CUYAHOGA COUNTY State will probe delayed vote tally



Secretary of State Kenneth Blackwell authorized the investigation.
CLEVELAND (AP) -- Ohio election officials will investigate the glitches that delayed ballot counting in the state's largest county, which struggled with its first election converting from punch cards to electronic voting.
Michael Vu, director of the Cuyahoga County Board of Elections, said Friday the investigation authorized by Secretary of State Kenneth Blackwell was expected because of the county's election problems.
The county, which includes Cleveland, continued searching for votes Friday.
"We welcome the secretary of state's office," Vu said. "We want to know what happened also. We're not going to start pointing fingers. It would be inappropriate and unethical to point fingers until we can research this issue. We do know something went wrong and we need to find out what."
Glitches
There were several glitches. The main form of voting was on Diebold Election Systems touch-screen voting machines. Those votes are stored in several ways, including on memory cards, and some poll workers placed the cards in the wrong storage bags.
Vu said most misplaced cards were eventually located. Some memory cards as of Friday had not been found, Vu said, but their totals were recovered from a backup memory on the touch-screen machines.
The touch-screen totals -- 200,062 or 20 percent of registered voters in the county -- were not completed until late Thursday night.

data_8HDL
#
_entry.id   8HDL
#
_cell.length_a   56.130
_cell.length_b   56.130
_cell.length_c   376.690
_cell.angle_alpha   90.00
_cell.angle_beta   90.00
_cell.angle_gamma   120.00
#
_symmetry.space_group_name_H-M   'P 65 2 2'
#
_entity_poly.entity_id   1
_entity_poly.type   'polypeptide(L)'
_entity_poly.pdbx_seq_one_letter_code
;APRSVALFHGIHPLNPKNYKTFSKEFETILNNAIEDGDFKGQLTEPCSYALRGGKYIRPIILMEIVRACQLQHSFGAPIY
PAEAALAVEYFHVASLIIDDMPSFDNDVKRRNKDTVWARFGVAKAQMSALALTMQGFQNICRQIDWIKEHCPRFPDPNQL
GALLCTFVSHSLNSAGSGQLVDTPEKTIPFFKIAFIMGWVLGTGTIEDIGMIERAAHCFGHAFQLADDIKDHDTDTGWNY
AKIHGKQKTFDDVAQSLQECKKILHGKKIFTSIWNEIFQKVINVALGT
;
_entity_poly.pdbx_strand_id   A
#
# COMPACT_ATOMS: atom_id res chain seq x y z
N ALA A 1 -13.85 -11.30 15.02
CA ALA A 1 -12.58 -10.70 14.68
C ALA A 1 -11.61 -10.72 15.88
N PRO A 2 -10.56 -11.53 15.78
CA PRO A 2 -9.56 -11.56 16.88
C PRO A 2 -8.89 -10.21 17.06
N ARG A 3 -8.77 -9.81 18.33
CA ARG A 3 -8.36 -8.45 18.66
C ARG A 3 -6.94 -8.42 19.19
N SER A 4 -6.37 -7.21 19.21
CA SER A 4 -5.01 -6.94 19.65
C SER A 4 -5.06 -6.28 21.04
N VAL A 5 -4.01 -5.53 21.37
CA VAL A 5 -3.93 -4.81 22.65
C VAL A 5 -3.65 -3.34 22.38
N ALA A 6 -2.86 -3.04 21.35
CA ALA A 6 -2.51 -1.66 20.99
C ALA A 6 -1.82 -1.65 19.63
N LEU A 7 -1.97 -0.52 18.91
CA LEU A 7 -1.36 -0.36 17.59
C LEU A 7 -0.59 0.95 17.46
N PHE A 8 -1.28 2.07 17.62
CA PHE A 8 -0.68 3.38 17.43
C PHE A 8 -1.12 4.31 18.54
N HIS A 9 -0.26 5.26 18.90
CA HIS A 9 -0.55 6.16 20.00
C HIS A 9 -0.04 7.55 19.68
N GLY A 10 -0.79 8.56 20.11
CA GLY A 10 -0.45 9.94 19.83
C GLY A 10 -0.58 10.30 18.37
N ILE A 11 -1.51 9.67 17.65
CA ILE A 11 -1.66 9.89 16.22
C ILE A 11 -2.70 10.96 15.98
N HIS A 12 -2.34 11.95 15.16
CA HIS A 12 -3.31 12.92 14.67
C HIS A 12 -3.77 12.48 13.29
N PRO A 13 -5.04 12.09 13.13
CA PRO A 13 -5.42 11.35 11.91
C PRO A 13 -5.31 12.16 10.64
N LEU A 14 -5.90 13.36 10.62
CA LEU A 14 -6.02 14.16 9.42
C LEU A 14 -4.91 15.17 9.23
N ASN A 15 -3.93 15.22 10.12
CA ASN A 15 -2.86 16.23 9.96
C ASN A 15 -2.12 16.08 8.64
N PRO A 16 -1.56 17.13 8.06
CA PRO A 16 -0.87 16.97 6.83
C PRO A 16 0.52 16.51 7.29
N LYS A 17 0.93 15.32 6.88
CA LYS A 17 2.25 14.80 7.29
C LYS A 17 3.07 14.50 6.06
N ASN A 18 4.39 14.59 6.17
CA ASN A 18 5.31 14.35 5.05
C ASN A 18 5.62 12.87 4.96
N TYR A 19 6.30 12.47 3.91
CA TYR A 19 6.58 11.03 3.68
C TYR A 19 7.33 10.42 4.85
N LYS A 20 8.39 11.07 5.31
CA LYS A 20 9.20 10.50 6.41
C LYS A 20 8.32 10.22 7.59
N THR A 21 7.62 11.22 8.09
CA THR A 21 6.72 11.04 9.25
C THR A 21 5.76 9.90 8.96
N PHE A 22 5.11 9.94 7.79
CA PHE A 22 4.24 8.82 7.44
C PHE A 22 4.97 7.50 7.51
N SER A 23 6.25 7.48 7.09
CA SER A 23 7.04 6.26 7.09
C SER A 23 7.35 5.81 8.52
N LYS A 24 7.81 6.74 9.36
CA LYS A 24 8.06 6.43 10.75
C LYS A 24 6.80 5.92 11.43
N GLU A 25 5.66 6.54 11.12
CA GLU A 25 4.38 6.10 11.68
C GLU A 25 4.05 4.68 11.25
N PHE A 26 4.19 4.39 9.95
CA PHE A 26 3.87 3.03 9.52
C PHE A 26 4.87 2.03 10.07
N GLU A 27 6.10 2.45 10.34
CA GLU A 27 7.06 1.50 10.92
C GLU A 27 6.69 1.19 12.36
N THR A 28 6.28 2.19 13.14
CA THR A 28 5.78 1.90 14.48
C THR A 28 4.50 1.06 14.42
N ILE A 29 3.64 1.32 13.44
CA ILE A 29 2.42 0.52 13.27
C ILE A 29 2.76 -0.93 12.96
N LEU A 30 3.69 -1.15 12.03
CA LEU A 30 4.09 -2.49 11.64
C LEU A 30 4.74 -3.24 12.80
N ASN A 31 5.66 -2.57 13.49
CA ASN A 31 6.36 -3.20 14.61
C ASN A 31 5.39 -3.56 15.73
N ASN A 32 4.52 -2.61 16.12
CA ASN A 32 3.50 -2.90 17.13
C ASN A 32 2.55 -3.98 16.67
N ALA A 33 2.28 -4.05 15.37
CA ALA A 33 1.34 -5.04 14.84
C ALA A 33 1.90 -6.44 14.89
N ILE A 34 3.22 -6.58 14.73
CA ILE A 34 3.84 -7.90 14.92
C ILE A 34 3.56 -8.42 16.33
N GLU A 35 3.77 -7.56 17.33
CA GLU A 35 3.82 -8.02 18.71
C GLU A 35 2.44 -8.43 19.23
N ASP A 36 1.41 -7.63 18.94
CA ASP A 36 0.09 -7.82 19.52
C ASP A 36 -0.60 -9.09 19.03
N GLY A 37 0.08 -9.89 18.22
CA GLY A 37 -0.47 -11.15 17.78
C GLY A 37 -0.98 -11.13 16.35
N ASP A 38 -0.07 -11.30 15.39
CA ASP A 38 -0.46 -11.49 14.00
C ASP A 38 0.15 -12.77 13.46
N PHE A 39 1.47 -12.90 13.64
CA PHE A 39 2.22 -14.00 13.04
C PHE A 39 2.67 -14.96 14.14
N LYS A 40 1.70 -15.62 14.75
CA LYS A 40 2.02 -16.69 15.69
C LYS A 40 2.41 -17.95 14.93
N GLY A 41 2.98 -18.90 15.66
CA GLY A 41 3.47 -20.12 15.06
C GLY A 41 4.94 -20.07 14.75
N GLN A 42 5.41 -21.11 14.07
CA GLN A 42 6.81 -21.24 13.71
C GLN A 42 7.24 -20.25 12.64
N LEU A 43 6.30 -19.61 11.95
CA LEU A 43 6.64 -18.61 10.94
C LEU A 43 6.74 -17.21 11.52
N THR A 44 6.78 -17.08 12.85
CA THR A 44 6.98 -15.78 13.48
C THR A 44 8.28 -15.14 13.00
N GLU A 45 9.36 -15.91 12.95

On Friday, thousands of paper ballots that should have been read by optical scan machines as an alternative to touch-screen voting were still being counted by hand because the Diebold scanners could not reliably read those ballots. A Diebold spokesman said the problem was with the ballots, not the scanners, but Cuyahoga County said it placed its order for paper ballots based on Diebold specifications.
On election day, some polling places failed to open on time or were late setting up electronic voting machines. Some poll workers did not show up at a Cleveland polling location. Replacement workers finally opened it about 1 p.m. and a judge ordered it to remain open for a few hours after its scheduled closing time.
"It is standard practice for the secretary of state's office to demand a full report from a board of elections when there is an obvious breakdown in procedure," James Lee, a spokesman for Blackwell, said Friday.
Observing the count
Lee said the office had staff at the board offices in Cleveland on Friday observing the hand count of paper ballots. Vu estimated that the counting of about 18,000 paper ballots was about 80 percent complete and the counting could last through the weekend if necessary.
Diebold Election Systems spokesman David Bear said Diebold has a team of technicians who were available Tuesday to help Cuyahoga County with any problems that occurred, but that some problems were out of their control.
"We probably had about 200 people helping out in an effort to help lessen the burden. We worked with them. We assisted them, but they run their election," Bear said.
Bear said Cuyahoga County's performance should improve in the November election.
"I believe the counties who ran electronic voting for first time now will feel more comfortable in November. The process of running elections hasn't changed a lot," he said.

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